Creepy Kids’ Movies #2 (con’t): Return to Oz:
The Wheelers, the Nome King and changes to OZ
Before I first saw Return to Oz as a kid, I only knew three things: it wasn’t a musical (which I was ok with), it was made by Disney and some members of the Jim Henson Company (which I both loved!), and that it looked very different then The Wizard to Oz. Once it started, I disturbed by the insane asylum beginning, but I was still going with it because once Dorothy got to Oz, everything has to be better. I mean remember how colorful and fun Oz was in the last movie, even when it was a little scary? So, things had to get better once Dorothy got to Oz… right? Even if I didn’t get the hint from the asylum scenes, I should have suspected something when Dorothy’s balloon landed in a desert that can kill you… but she was with a talking chicken, so, really, how bad could the rest of the movie be… then gets to Emerald City…
Oh My God! Dorothy arrives at Emerald City only to find it destroyed, and the Tin Man and Cowardly Lion are turned to stone! PLUS, Oz no longer seems to have the lush colors it had in The Wizard of Oz (an issue Disney would later get right in Oz the Great and Powerful.) It’s as if the makers of Return to Oz said, “Remember everything and everyone you loved in The Wizard of Oz movie? Well, it’s all gone! They’re all dead!” Now, I had previously seen the original Clash of the Titans and vividly remembered the Medusa scene, so what I knew was that once someone turns to stone, there’s no turning them back. (It turns out, I was wrong, but it was pretty traumatizing at first!)
If all that wasn’t enough, the Wheelers arrive! These guys are creepy as hell! They wore these frightening helmets with faces in them, spoke in a creepy, high-pitched voice, and proceed to chase Dorothy around the city. Looking back on it, I don’t know why I was so afraid of them… I mean they have wheels for hands and feet. What could they have really done if they had actually caught Dorothy? Well, I believe at the time, I thought maybe the Wheelers were the ones who turned everyone to stone, so I was afraid of them making contact with Dorothy!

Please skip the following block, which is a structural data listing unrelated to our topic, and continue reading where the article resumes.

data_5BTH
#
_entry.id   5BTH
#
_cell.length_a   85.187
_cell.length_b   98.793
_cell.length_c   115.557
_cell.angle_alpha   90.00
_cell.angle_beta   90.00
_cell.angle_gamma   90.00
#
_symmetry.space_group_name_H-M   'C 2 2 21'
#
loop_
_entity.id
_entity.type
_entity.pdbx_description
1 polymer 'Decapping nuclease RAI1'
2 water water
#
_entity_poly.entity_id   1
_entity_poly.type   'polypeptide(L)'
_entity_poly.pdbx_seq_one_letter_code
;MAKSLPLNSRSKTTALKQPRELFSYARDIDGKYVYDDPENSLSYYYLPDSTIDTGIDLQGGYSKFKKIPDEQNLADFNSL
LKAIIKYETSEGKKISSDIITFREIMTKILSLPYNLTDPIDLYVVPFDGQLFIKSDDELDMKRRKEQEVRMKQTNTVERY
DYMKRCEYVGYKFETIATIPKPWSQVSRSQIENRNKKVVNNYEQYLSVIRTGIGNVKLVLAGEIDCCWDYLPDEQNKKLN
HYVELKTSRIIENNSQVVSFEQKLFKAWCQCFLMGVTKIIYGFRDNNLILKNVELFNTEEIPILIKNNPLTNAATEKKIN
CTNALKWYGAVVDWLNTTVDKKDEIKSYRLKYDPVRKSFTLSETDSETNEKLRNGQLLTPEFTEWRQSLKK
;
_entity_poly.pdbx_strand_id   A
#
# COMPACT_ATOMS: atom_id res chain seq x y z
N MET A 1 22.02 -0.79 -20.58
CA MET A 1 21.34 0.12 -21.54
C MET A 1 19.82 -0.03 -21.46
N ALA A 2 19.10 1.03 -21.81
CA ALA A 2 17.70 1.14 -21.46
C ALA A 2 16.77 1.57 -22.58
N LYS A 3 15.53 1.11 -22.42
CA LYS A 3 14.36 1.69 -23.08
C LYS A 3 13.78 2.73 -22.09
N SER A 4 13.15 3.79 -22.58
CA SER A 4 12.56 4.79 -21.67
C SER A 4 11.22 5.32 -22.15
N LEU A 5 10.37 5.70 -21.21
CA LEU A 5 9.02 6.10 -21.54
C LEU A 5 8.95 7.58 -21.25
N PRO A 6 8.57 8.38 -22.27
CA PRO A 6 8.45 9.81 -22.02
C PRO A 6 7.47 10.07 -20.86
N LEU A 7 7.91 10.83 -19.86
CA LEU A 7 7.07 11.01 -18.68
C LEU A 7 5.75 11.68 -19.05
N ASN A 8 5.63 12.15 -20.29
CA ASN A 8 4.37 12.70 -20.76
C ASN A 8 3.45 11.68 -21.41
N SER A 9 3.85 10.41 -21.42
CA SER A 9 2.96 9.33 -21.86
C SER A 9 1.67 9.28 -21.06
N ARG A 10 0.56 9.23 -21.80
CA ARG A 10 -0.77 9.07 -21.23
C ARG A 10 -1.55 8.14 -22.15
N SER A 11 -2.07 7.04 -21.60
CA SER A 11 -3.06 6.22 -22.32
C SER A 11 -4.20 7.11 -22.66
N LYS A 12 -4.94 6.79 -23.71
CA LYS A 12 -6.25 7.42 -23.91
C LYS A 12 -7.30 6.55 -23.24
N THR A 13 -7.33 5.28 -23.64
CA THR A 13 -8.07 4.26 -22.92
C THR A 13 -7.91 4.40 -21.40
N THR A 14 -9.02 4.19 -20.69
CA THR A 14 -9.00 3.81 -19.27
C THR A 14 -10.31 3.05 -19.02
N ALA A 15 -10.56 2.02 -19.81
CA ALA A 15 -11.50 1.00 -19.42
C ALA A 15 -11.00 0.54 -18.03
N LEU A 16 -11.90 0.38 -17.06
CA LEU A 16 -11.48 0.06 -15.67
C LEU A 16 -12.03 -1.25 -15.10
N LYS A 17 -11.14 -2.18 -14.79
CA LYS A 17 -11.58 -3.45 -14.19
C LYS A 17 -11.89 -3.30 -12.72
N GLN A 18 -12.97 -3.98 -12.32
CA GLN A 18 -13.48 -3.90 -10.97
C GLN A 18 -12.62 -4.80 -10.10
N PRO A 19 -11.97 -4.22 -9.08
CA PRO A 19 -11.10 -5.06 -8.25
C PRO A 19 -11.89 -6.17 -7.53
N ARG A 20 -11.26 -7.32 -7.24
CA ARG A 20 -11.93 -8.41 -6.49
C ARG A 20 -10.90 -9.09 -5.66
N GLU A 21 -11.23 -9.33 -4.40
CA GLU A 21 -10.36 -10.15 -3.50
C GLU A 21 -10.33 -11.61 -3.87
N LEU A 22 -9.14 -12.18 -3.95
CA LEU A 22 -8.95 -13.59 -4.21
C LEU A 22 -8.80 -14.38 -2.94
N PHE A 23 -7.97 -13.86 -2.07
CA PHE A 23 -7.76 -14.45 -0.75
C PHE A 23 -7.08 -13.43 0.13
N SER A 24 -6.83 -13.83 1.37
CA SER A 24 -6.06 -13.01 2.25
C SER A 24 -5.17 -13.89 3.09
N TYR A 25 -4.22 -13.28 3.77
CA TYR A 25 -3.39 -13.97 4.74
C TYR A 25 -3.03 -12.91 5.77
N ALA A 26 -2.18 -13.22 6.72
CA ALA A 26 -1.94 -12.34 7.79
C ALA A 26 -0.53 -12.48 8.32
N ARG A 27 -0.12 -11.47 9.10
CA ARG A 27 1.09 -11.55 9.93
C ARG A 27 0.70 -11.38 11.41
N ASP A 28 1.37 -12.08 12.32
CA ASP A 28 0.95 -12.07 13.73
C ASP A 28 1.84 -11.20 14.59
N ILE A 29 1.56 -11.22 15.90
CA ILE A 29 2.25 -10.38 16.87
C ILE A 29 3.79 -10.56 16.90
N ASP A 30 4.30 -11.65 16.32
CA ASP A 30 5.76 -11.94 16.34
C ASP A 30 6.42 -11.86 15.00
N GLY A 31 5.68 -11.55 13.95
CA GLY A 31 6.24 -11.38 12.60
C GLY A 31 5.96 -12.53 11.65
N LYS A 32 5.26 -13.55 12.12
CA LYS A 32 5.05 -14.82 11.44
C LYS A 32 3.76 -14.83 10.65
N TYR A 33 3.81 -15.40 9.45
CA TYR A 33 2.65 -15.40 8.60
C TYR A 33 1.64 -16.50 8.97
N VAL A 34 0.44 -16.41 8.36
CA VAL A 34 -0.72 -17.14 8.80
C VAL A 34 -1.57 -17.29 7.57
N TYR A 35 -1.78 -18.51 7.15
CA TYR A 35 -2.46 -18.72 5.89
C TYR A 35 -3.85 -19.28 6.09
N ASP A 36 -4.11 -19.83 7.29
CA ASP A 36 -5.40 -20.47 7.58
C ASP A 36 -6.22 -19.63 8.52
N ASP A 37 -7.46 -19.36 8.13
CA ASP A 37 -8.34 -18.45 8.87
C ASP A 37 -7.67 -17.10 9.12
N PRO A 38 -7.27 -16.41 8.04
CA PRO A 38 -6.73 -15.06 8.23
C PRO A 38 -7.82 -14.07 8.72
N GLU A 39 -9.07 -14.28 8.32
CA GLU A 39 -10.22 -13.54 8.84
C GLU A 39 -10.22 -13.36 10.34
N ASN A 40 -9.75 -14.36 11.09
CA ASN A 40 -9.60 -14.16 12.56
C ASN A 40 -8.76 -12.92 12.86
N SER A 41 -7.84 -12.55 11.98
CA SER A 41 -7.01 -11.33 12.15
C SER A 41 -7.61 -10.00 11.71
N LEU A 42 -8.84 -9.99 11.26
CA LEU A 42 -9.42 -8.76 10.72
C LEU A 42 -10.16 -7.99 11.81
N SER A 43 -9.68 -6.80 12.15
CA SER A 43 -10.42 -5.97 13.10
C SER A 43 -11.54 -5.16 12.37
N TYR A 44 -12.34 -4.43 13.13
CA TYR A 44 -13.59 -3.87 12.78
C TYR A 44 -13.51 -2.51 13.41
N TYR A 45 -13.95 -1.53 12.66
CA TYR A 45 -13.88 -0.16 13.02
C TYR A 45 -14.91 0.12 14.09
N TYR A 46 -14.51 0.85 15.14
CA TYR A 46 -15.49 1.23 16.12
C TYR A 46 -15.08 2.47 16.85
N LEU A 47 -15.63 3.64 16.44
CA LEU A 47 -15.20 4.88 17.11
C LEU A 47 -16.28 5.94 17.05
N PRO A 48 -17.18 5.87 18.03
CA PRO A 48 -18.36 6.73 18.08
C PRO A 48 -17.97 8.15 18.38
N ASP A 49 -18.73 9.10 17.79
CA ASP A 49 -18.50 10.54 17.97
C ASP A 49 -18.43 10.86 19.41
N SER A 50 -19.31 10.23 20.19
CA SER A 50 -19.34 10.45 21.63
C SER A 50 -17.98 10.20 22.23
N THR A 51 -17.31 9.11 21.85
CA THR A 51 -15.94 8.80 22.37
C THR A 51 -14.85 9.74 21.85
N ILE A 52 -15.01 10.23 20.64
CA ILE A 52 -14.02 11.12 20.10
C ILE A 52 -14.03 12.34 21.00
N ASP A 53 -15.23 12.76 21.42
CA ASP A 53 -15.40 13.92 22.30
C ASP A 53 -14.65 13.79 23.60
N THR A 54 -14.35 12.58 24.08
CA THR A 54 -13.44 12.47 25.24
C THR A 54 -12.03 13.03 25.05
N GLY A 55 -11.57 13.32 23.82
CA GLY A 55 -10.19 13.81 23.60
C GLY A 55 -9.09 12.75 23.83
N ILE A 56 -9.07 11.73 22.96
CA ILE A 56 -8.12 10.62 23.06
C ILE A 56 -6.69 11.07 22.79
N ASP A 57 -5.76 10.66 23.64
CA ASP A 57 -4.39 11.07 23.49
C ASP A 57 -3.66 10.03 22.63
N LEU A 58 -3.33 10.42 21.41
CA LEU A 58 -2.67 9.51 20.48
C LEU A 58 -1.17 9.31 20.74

The movie continues the theme of turning people into inanimate objects later in the movie when Dorothy and friends meet the Nome King. However, this time, instead of turning people into statues, he turns them into trinkets in an over-sized “treasure” room. The Nome King disturbed me because he would look at Dorothy with these confident, uncaring eyes as he sent Dorothy’s friends one at a time into another room/cave, never to be seen again, before sending Dorothy in next. It turns out each person was turned into knick-knacks after making incorrect guesses inside the other room. The whole scene disturbed me so much that for weeks after seeing this movie, I wandered around my house picking green items and saying, “Oz!” (Similar to how Dorothy tries to turn her friends back to normal.)
The only thing that should have been reassuring is that the Scarecrow returns in this movie for a little bit, but he looks very different. Whereas the in The Wizard of Oz, Scarecrow looks very human, he looks very different in Return to Oz. This time, the moviemakers make him look a little more like a large puppet. As a result, his unblinking eyes would just stare at everyone, making the overall affect quite unsettling, rather than reassuring.
So, with the inclusion of an insane asylum (complete with shock therapy), a creepier Scarecrow, people turning to stone or knick-knacks, and the Wheelers, it is clear to see why I’ve included this movie on my list of Creepy Kids’ Movies. However, the creepiest, part of the movie I have yet to address. So… more to come!